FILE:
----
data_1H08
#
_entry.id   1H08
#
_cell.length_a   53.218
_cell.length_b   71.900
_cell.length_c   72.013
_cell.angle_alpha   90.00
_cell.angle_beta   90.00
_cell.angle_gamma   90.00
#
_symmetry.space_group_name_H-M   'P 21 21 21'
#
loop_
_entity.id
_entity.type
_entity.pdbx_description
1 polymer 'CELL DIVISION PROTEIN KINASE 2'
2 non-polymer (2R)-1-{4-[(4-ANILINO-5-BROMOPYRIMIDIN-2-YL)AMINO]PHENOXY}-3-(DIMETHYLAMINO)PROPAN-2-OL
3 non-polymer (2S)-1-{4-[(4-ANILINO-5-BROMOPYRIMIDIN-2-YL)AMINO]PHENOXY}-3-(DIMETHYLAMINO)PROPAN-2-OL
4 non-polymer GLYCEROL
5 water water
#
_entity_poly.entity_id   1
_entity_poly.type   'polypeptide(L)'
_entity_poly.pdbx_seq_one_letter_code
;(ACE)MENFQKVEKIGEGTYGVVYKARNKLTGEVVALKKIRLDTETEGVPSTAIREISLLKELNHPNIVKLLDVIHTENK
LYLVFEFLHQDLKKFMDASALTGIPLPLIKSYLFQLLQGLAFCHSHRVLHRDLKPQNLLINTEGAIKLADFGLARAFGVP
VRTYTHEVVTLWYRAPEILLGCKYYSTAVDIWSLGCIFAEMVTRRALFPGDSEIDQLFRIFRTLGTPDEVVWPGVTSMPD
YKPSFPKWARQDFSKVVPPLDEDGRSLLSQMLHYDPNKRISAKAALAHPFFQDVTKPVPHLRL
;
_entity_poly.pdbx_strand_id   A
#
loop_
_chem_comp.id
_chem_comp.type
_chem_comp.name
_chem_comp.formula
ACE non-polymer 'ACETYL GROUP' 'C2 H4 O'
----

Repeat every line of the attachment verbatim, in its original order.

data_1H08
#
_entry.id   1H08
#
_cell.length_a   53.218
_cell.length_b   71.900
_cell.length_c   72.013
_cell.angle_alpha   90.00
_cell.angle_beta   90.00
_cell.angle_gamma   90.00
#
_symmetry.space_group_name_H-M   'P 21 21 21'
#
loop_
_entity.id
_entity.type
_entity.pdbx_description
1 polymer 'CELL DIVISION PROTEIN KINASE 2'
2 non-polymer (2R)-1-{4-[(4-ANILINO-5-BROMOPYRIMIDIN-2-YL)AMINO]PHENOXY}-3-(DIMETHYLAMINO)PROPAN-2-OL
3 non-polymer (2S)-1-{4-[(4-ANILINO-5-BROMOPYRIMIDIN-2-YL)AMINO]PHENOXY}-3-(DIMETHYLAMINO)PROPAN-2-OL
4 non-polymer GLYCEROL
5 water water
#
_entity_poly.entity_id   1
_entity_poly.type   'polypeptide(L)'
_entity_poly.pdbx_seq_one_letter_code
;(ACE)MENFQKVEKIGEGTYGVVYKARNKLTGEVVALKKIRLDTETEGVPSTAIREISLLKELNHPNIVKLLDVIHTENK
LYLVFEFLHQDLKKFMDASALTGIPLPLIKSYLFQLLQGLAFCHSHRVLHRDLKPQNLLINTEGAIKLADFGLARAFGVP
VRTYTHEVVTLWYRAPEILLGCKYYSTAVDIWSLGCIFAEMVTRRALFPGDSEIDQLFRIFRTLGTPDEVVWPGVTSMPD
YKPSFPKWARQDFSKVVPPLDEDGRSLLSQMLHYDPNKRISAKAALAHPFFQDVTKPVPHLRL
;
_entity_poly.pdbx_strand_id   A
#
loop_
_chem_comp.id
_chem_comp.type
_chem_comp.name
_chem_comp.formula
ACE non-polymer 'ACETYL GROUP' 'C2 H4 O'